Lightning Lit & Comp (Early-Mid American Lit) ~ Review

AJ still struggles with some skills in both reading and writing. While she has grown leaps and bounds over the last few years, she is not quite on grade level. Because of that, she is a slower reader and sometimes takes longer with writing assignments. One issue we have noticed is that we often feel like we are behind in our English curriculum. A little over a year ago we were able to review a Lightning Lit set from, Hewitt Homeschooling Resources. We enjoyed it, but she was doing a combined literature, Bible, and history course at the time, so she never finished it.

This year we are studying American History, and I was looking for a good literature program to go with it. I had planed to finish the old Lightning Lit set we had, and then find something new. But then we were given the chance to review another lightning lit set! We decided to go with, American Early-Mid 19th Century, because it would fit in perfectly with our study of US History. We have been working on it for the last few weeks.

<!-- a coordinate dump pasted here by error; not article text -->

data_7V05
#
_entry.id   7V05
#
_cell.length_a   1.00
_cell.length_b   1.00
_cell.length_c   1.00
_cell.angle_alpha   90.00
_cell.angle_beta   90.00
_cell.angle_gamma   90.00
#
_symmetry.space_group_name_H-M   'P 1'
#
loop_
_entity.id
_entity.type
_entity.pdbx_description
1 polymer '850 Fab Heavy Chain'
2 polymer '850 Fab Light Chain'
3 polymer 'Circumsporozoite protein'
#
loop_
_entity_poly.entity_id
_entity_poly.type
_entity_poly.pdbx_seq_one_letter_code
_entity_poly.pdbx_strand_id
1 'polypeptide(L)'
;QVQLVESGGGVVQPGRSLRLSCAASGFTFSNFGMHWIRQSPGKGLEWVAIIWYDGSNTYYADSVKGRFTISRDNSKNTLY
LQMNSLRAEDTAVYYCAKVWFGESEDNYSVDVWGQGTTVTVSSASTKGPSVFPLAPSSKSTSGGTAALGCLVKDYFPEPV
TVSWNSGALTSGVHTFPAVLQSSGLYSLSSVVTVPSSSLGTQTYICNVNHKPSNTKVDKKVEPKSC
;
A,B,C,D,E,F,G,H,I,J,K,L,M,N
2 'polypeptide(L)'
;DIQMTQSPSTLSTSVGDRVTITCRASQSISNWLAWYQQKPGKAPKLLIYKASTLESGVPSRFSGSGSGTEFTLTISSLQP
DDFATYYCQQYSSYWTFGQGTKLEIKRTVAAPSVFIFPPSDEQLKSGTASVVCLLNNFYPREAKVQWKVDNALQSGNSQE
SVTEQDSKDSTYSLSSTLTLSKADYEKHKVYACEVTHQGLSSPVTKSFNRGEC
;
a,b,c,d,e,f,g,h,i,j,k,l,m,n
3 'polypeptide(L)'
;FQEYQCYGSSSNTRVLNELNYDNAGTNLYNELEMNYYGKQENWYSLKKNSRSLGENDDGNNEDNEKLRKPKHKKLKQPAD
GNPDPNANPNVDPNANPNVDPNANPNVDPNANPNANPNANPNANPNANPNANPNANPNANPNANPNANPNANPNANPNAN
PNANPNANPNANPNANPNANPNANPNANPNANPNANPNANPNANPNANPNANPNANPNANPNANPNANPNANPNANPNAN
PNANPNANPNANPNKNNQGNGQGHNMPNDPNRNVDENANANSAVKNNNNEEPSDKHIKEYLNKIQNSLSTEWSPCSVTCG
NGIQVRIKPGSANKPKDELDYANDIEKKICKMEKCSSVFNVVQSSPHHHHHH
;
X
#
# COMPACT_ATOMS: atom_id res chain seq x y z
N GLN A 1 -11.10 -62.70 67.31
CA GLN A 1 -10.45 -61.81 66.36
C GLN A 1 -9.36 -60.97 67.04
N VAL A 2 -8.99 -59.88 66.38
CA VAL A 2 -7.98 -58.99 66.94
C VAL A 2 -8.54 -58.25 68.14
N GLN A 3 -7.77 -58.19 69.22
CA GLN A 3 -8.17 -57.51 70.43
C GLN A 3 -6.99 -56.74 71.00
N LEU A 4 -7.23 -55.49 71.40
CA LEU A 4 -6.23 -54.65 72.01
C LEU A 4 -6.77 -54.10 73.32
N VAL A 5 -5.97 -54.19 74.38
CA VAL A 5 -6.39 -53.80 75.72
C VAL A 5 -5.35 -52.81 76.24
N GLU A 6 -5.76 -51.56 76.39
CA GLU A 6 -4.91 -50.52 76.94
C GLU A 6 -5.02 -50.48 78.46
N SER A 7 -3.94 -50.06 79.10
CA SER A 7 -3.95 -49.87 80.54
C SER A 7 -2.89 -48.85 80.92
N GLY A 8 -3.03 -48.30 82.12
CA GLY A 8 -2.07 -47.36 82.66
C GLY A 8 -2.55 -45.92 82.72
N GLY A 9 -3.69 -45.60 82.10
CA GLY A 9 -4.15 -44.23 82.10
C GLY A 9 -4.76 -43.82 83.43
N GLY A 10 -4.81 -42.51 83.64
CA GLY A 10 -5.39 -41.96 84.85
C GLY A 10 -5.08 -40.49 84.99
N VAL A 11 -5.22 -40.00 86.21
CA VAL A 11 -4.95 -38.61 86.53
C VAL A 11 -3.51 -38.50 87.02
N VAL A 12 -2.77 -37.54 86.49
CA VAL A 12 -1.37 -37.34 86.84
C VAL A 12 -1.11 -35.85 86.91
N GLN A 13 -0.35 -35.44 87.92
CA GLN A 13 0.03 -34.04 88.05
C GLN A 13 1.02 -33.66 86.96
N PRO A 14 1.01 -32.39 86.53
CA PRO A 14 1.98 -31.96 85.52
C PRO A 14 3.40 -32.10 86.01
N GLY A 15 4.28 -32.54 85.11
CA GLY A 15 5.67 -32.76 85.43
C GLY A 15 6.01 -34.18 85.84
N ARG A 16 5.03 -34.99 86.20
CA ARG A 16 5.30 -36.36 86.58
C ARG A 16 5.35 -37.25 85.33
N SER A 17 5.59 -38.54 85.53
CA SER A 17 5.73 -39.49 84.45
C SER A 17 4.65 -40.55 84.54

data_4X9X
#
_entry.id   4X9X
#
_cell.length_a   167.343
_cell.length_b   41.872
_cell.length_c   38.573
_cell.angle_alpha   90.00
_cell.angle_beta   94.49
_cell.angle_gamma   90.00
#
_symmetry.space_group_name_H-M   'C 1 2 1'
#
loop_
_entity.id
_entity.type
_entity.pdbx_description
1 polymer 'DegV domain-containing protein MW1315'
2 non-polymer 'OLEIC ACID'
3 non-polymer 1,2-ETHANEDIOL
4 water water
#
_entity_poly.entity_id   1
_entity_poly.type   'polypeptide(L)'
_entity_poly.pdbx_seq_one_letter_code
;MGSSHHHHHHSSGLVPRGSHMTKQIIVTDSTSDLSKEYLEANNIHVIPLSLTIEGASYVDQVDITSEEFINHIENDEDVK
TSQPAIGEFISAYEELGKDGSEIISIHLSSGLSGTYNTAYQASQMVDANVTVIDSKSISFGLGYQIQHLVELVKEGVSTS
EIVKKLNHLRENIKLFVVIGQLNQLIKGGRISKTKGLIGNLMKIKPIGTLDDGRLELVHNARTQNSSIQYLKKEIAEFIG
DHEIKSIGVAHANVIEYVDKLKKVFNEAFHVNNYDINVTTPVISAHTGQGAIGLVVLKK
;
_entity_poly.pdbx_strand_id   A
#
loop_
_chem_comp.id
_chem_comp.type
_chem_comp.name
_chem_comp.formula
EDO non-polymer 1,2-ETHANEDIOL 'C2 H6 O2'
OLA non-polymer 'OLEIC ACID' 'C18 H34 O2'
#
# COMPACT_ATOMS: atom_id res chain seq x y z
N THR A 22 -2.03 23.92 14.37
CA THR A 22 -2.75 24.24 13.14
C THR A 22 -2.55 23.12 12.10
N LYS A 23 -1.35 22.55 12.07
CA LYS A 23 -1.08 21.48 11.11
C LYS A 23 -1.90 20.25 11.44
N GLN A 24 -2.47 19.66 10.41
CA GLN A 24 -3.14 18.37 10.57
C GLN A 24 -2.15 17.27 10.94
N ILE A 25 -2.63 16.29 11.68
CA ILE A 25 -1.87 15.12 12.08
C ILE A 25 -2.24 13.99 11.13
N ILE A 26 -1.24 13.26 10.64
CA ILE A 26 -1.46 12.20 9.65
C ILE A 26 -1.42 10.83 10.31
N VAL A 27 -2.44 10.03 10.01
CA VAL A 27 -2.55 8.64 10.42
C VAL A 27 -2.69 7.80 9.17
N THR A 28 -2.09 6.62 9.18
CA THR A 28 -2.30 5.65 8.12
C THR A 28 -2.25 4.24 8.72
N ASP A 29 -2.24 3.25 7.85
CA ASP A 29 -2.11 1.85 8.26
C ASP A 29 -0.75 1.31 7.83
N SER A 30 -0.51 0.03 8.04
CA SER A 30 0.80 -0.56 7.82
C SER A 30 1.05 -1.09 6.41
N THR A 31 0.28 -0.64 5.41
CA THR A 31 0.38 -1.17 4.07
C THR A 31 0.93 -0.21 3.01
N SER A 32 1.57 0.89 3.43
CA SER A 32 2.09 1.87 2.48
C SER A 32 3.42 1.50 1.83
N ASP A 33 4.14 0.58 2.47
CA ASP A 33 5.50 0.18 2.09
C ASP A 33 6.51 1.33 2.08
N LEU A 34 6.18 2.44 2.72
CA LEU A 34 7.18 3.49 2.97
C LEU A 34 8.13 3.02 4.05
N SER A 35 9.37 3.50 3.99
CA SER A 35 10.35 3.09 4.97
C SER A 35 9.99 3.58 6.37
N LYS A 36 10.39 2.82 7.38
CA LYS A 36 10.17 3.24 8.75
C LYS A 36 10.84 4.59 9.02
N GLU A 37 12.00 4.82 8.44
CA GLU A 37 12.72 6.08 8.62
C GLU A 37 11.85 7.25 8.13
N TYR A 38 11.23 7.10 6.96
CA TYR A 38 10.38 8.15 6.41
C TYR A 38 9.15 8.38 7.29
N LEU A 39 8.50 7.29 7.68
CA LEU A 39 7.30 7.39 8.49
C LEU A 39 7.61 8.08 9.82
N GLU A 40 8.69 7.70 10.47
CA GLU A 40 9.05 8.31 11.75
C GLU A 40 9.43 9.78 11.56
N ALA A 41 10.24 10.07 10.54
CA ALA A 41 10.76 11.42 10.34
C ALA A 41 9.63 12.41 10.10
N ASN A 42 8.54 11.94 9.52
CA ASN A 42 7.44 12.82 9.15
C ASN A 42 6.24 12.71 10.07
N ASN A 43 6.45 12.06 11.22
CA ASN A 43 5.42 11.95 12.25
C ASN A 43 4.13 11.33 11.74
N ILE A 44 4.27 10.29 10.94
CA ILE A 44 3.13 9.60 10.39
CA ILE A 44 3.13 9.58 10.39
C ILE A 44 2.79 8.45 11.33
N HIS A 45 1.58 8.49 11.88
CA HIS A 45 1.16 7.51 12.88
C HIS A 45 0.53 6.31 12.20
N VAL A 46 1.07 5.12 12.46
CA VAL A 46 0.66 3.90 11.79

What is Lightning Lit & Comp?

The idea behind Lightning Lit & Comp is to have the student read and respond to great literature. Along the way the student will gain college level composition skills. In the younger grades the program is divided into grade levels. Once the student is in high school the program switches to different topics. There are a variety of choices from American History, British Literature, and even different genres of Shakespeare.